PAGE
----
Despite President Donald Trump’s brazen negligence in handling the coronavirus, the president actually performed better this year than he did in 2016 in counties with high COVID-19 death rates, according to an internal analysis from Reuters.
The report, which included results from 139 counties in 19 different states, found that Trump made a 4% jump in votes ― increasing from 50.1% in 2016 to 54.1% in 2020 ― in areas highly impacted by the coronavirus.
Trump also won the majority of votes in states with the highest COVID-19 death rates, including Florida and Texas. Under the leadership of Gov. Ron DeSantis (R), a big Trump supporter, Florida has yet to issue a statewide mask mandate since COVID-19 hit the U.S. in March; a trickle-down effect from the president who has consistently undermined the effectiveness of mask-wearing to curb the spread of coronavirus.
More than 230,000 Americans and over 1 million people worldwide died of COVID-19. Many American voters supported the president anyway.
“The president has spent months minimizing the virus and the pain of the loved ones of the more than 230,000 Americans taken by COVID-19. It’s no surprise that the deception paid off,” said Andrea Mulcahy, a Florida resident whose husband, Tim, died of COVID-19 in July at only 52 years old.
“It’s also heartbreaking that more Americans don’t understand the horror that so many of their neighbors have lived and continue to live,” added Mulcahy, who is a member of COVID Survivors for Change, a nonpartisan nationwide community of people who have been impacted by coronavirus.
The president has spent months minimizing the virus and the pain of the loved ones of the more than 230,000 Americans taken by COVID-19. It’s no surprise that the deception paid off.Andrea Mulcahy, Florida resident whose husband died of COVID-19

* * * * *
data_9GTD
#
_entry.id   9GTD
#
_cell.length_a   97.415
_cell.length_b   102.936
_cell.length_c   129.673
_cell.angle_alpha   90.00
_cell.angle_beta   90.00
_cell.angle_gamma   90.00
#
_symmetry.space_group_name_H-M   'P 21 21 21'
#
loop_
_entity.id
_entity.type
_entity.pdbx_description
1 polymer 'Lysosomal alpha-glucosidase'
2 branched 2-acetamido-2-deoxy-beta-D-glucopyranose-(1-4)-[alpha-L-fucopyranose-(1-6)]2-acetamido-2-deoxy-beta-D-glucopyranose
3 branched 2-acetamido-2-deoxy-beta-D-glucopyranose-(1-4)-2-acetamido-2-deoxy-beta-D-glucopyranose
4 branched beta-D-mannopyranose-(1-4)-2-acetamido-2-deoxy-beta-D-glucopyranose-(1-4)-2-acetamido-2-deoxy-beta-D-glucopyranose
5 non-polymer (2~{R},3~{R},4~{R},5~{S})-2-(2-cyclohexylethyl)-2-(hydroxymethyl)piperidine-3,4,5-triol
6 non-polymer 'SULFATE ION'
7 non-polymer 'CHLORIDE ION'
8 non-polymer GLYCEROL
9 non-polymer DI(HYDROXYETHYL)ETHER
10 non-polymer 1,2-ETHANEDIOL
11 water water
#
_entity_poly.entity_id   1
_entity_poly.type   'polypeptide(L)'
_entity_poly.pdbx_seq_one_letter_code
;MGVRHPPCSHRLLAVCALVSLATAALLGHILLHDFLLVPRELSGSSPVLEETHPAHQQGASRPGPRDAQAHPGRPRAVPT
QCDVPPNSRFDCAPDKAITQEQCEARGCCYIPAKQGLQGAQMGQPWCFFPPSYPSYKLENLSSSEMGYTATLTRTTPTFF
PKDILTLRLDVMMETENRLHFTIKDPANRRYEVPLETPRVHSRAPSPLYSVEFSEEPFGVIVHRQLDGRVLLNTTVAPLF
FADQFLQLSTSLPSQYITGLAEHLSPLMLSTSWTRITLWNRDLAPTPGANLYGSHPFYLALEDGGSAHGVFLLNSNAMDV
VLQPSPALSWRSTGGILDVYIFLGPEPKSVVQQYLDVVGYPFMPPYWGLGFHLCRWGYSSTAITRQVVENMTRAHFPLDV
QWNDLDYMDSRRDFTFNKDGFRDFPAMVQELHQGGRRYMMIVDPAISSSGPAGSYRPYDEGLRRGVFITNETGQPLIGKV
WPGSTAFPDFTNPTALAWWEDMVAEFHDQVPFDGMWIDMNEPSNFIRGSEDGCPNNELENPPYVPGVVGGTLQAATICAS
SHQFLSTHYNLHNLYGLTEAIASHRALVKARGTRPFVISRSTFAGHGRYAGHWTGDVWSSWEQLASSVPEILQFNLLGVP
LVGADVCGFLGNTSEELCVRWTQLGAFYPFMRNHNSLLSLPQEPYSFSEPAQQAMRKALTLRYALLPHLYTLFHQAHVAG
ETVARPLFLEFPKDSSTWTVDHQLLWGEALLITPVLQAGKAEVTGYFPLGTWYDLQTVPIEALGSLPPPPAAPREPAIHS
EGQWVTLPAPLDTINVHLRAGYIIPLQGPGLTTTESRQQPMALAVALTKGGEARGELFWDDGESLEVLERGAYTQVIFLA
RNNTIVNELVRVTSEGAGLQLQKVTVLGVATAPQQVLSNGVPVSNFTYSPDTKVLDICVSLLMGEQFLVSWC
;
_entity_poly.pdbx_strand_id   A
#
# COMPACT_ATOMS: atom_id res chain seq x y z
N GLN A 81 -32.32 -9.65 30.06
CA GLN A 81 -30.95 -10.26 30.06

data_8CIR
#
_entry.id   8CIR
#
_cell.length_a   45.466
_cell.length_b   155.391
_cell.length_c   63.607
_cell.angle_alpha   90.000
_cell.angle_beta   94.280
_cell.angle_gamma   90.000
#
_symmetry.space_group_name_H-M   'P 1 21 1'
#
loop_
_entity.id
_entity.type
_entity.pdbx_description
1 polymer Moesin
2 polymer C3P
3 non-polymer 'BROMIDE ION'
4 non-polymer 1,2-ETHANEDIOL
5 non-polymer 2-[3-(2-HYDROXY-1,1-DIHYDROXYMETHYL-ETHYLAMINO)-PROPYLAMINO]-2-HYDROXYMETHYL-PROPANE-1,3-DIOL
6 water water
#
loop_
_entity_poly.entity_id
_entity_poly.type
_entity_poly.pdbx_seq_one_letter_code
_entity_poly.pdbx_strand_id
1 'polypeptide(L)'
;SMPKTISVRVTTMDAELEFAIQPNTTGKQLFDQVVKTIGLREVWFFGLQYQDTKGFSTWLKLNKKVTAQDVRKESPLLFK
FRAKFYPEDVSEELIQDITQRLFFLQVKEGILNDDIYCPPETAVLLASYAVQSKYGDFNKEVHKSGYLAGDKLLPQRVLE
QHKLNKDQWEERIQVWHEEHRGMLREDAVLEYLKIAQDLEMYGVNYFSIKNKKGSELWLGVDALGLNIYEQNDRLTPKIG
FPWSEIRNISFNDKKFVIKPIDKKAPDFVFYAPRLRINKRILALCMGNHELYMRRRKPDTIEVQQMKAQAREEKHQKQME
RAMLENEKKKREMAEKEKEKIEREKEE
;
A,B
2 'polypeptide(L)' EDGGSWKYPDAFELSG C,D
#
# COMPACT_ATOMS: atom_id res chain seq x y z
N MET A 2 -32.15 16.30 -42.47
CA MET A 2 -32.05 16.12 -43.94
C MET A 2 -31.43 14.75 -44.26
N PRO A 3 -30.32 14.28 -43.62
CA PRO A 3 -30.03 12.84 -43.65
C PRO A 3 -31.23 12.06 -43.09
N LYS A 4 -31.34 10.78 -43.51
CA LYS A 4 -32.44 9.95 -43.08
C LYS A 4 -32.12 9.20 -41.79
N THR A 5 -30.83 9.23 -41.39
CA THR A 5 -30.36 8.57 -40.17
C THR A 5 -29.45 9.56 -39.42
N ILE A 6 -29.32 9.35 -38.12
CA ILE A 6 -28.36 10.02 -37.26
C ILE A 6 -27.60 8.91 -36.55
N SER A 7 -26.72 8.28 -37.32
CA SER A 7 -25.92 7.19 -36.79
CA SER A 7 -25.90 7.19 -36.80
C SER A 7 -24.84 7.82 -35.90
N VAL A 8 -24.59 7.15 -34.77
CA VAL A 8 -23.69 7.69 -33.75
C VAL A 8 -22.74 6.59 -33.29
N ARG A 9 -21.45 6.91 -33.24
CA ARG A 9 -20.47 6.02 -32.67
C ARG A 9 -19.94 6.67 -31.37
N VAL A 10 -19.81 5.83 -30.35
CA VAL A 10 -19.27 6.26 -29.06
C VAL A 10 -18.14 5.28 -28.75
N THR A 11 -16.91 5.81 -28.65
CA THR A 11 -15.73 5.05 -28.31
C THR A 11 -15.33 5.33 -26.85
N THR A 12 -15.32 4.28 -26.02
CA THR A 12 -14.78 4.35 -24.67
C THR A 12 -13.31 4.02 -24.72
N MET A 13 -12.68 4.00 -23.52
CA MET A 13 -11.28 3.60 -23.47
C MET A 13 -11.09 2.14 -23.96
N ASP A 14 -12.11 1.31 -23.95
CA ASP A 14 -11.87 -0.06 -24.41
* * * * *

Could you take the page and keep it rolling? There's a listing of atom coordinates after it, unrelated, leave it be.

Trump has done everything in his power to downplay the virus, even after he contracted and was hospitalized for the virus in October. The president repeatedly ignored expert advice on mask-wearing and even mocked Democratic opponent Joe Biden for wearing one. Despite experts warning against it, the president continued to hold campaign rallies, which led to 30,000 more COVID-19 cases, according to one study.
If social distancing measures and other restrictions were put in place earlier in the year, over 35,000 deaths in the U.S. would have been prevented, according to research from Columbia University published in May. “If we had right from the very beginning shut everything down, it may have been a little bit different. But there was a lot of pushback about shutting things down back then,” Anthony Fauci, the country’s top infectious disease doctor, said in April.
Along with killing hundreds of thousands of Americans, the pandemic created an economic crisis of historic proportions. Unemployment numbers skyrocketed this year: Over 57 million Americans have filed for unemployment benefits since mid-March. And the Republican-led Senate has refused to take up another COVID-19 relief bill, leaving Americans waiting even longer for any government help, if it comes at all.
The economy was clearly on voters’ minds. The majority of Joe Biden voters (around 60%) said the coronavirus pandemic is the most important issue currently facing the U.S., according to exit polls from The Associated Press. In contrast, Trump voters were more worried about the economy with around 50% saying that the economy and jobs numbers were the most urgent issues facing the country.
Biden and running mate Kamala Harris repeatedly said if they were elected to the White House, the government’s approach to curbing COVID-19 would change drastically. Biden has said he would put science first and listen to experts, while relying on time-tested public health strategies to track and reduce the spread of the virus ― something the Trump administration consistently rejected.
In spite of his surprising results in districts hit hard by COVID-19, Trump may ultimately lose the election.
Mulcahy noted Wednesday morning’s possible swing back to Biden as more mail-in ballots were counted. “I’m hopeful that leaders who actually have a plan to stop the pandemic will be sworn in come January.”
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This article originally appeared on HuffPost.